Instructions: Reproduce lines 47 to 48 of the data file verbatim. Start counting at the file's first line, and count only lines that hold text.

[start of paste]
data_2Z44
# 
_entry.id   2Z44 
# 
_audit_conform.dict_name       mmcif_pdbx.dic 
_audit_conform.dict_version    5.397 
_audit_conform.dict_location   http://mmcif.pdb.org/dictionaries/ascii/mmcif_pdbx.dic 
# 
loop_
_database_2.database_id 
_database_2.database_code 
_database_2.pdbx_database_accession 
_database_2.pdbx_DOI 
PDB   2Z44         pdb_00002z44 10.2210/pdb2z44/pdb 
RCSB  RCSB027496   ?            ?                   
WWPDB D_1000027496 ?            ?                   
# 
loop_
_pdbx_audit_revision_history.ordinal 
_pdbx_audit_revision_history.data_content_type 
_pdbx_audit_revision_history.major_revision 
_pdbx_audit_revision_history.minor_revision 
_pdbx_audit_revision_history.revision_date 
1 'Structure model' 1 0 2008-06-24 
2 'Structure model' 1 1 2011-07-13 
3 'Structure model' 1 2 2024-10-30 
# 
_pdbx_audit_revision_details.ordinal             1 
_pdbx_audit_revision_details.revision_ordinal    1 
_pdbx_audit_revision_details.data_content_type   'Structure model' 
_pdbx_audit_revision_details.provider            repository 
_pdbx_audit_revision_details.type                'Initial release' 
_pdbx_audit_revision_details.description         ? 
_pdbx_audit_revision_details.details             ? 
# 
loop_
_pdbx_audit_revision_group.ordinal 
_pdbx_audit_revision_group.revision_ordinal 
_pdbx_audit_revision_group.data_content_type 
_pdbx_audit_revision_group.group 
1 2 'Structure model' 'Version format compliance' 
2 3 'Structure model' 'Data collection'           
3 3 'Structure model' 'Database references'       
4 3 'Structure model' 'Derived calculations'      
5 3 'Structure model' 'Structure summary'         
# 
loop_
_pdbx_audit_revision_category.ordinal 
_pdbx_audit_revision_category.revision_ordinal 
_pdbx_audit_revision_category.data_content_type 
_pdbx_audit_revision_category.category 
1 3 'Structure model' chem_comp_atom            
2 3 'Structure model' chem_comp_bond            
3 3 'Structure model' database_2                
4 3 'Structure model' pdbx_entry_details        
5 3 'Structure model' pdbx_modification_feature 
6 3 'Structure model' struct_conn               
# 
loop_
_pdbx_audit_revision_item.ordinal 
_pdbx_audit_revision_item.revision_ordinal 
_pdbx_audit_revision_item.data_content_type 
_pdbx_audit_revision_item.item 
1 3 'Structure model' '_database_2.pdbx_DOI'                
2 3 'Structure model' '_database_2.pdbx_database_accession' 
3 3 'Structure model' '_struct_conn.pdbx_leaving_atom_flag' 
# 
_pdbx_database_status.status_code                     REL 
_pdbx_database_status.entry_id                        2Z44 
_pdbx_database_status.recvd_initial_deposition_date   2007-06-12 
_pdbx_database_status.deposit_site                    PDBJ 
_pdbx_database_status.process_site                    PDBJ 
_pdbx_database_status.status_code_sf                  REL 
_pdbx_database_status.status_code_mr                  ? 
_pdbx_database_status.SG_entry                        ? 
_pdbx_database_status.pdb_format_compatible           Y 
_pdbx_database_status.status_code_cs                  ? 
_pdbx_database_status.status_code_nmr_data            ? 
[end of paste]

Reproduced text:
loop_
_pdbx_audit_revision_category.ordinal 